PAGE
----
The authors have indicated no significant interest with commercial supporters.
Determining the Safety of Office-Based Surgery: What 10 Years of Florida Data and 6 Years of Alabama Data Reveal
Article first published online: 19 OCT 2011
© 2011 by the American Society for Dermatologic Surgery, Inc. Published by Wiley Periodicals, Inc.
Volume 38, Issue 2, pages 171–177, February 2012
How to Cite
Starling, J., Thosani, M. K. and Coldiron, B. M. (2012), Determining the Safety of Office-Based Surgery: What 10 Years of Florida Data and 6 Years of Alabama Data Reveal. Dermatologic Surgery, 38: 171–177. doi: 10.1111/j.1524-4725.2011.02206.x
- Issue published online: 6 FEB 2012
- Article first published online: 19 OCT 2011
This is a continued examination of 10 years of prospectively collected Florida in-office adverse event data and new comparable data from mandatory Alabama in-office adverse event data reporting.
To determine which office surgical procedures have resulted in reported complications.
This study is a compilation of mandatory reporting of office surgical complications by Florida and Alabama physicians to a central agency. Reports resulting in death or a hospital transfer were further investigated over the telephone or on-line to determine the reporting physician's board certification status, hospital privilege status, and office accreditation status.
In 10 years in Florida, there were 46 deaths and 263 procedure-related complications and hospital transfers; 56.5% (26/46) of deaths and 49.8% (131/263) of hospital transfers were associated with non-medically necessary (cosmetic) procedures. The majority of deaths (67%) and hospital transfers (74%) related to non-medically necessary (cosmetic) procedures were from procedures performed on patients under general anesthesia. Liposuction and liposuction with abdominoplasty or other cosmetic procedure resulted in 10 deaths and 34 hospital transfers. Thirty-eight percent of offices reporting adverse events were accredited by an independent accrediting agency, 93% of physicians were board certified, and 98% of physicians had hospital privileges. The most common specialty of physicians reporting adverse events was plastic surgery (45% of all reported complications). Dermatologists reported four total complications (no deaths) and accounted for 1.3% of all complications over the 10-year period.
In 6 years in Alabama, there were three deaths and 49 procedure-related complications and hospital transfers; 42% (22/52) of hospital transfers and no deaths were associated with non-medically necessary (cosmetic) procedures. The majority of hospital transfers related to cosmetic procedures (86%) were from procedures performed on patients under general anesthesia. Liposuction accounted for no deaths and two hospital transfers. Seventy-one percent of offices reporting adverse events were accredited by an independent accrediting agency, and 100% of physicians were board-certified. Plastic surgery was the most common specialty represented in adverse event reporting (42.3% of all reported complications). Dermatologists reported one complication (no deaths) and accounted for 1.9% of all complications over the 6-year period.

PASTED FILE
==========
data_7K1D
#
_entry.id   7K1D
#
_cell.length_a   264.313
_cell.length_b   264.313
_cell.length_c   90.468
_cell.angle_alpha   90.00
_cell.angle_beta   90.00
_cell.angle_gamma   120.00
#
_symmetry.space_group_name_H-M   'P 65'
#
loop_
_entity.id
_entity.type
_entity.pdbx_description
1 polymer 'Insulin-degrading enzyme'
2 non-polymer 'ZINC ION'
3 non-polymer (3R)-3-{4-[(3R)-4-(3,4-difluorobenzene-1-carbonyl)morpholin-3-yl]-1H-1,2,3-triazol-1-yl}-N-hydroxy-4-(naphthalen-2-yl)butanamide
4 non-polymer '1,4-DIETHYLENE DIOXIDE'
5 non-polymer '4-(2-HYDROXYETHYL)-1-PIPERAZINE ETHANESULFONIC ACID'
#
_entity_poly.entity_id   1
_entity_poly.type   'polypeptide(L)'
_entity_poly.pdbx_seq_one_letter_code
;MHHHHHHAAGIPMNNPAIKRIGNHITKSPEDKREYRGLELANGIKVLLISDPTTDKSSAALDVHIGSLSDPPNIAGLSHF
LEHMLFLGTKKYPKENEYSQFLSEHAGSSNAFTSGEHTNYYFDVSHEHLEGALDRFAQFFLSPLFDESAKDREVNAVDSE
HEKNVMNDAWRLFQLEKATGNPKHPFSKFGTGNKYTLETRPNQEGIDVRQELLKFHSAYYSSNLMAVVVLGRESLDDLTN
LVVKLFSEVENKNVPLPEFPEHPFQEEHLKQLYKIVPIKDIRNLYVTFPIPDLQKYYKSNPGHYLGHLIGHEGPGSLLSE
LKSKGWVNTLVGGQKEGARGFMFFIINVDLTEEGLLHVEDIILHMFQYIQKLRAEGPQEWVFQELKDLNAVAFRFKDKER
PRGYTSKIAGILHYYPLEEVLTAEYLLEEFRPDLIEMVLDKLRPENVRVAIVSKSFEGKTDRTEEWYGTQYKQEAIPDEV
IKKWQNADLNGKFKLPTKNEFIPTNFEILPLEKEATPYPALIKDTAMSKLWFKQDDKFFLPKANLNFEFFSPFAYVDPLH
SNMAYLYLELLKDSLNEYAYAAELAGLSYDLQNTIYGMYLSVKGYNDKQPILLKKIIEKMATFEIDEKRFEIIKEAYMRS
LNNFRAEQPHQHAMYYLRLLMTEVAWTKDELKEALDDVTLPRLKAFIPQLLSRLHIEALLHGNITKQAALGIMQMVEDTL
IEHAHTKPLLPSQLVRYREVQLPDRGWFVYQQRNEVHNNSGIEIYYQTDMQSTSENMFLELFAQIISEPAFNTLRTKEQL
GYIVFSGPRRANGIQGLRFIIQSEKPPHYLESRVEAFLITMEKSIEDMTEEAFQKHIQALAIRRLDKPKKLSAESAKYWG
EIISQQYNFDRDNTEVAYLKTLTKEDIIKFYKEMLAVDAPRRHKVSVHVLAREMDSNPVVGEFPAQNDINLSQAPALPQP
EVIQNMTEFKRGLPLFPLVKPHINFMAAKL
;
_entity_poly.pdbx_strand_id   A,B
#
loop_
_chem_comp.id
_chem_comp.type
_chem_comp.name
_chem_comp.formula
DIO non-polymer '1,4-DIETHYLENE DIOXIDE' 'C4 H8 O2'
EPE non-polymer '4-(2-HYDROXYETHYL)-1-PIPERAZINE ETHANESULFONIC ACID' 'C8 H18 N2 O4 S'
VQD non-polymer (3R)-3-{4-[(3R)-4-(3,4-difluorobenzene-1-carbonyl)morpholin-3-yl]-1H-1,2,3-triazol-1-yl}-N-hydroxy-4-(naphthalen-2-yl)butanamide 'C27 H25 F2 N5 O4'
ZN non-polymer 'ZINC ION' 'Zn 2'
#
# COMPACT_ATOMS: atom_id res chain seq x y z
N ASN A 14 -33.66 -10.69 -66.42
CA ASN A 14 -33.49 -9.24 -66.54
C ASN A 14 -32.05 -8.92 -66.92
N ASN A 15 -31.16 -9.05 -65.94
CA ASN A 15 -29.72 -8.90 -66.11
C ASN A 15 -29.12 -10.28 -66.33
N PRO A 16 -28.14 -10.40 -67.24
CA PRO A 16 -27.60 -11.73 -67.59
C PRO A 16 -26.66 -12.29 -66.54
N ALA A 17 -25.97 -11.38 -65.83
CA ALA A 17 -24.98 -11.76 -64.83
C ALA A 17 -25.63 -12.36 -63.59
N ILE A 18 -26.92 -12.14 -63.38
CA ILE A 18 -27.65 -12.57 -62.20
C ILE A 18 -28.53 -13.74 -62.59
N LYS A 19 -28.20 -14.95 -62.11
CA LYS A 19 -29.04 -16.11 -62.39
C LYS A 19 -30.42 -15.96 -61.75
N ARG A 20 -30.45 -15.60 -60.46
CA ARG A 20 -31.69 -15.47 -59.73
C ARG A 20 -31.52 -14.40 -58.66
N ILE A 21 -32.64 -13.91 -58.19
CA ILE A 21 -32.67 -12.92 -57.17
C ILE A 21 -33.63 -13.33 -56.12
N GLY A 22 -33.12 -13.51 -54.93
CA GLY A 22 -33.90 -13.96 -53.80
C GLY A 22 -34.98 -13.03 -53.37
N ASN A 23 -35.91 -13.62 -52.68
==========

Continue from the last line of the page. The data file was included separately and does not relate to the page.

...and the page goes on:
Continued analysis reveals that medically necessary office surgery does not represent an emergent hazard to patients. The data obtained from 10 and 6 years of adverse event reporting in Florida and Alabama, respectively, are comparable and consistent. Medically necessary surgical procedures performed in the office setting by dermatologists have an exceedingly low complication rate, and complications that arose were largely unexpected, isolated, and possibly unpreventable. Cosmetic procedures performed in offices by dermatologists under local and dilute local anesthesia yielded no reported complications. Complications from cosmetic procedures accounted for nearly half of all reported incidents in Florida and Alabama, and in both states, plastic surgeons were most represented in adverse event reports. Liposuction performed under general anesthesia requires further investigation because deaths from this procedure continue to occur despite the ability to use dilute local anesthesia for this procedure. Requiring physician board certification and physician hospital privileges does not seem to increase safety of patients undergoing surgical procedures in the office setting. Mandatory reporting of adverse events in the office setting should continue to be championed. Reporting of delayed deaths after hospital outpatient and ambulatory surgery center procedures should be implemented. All data should be made available for scientific analysis after protecting patient confidentiality.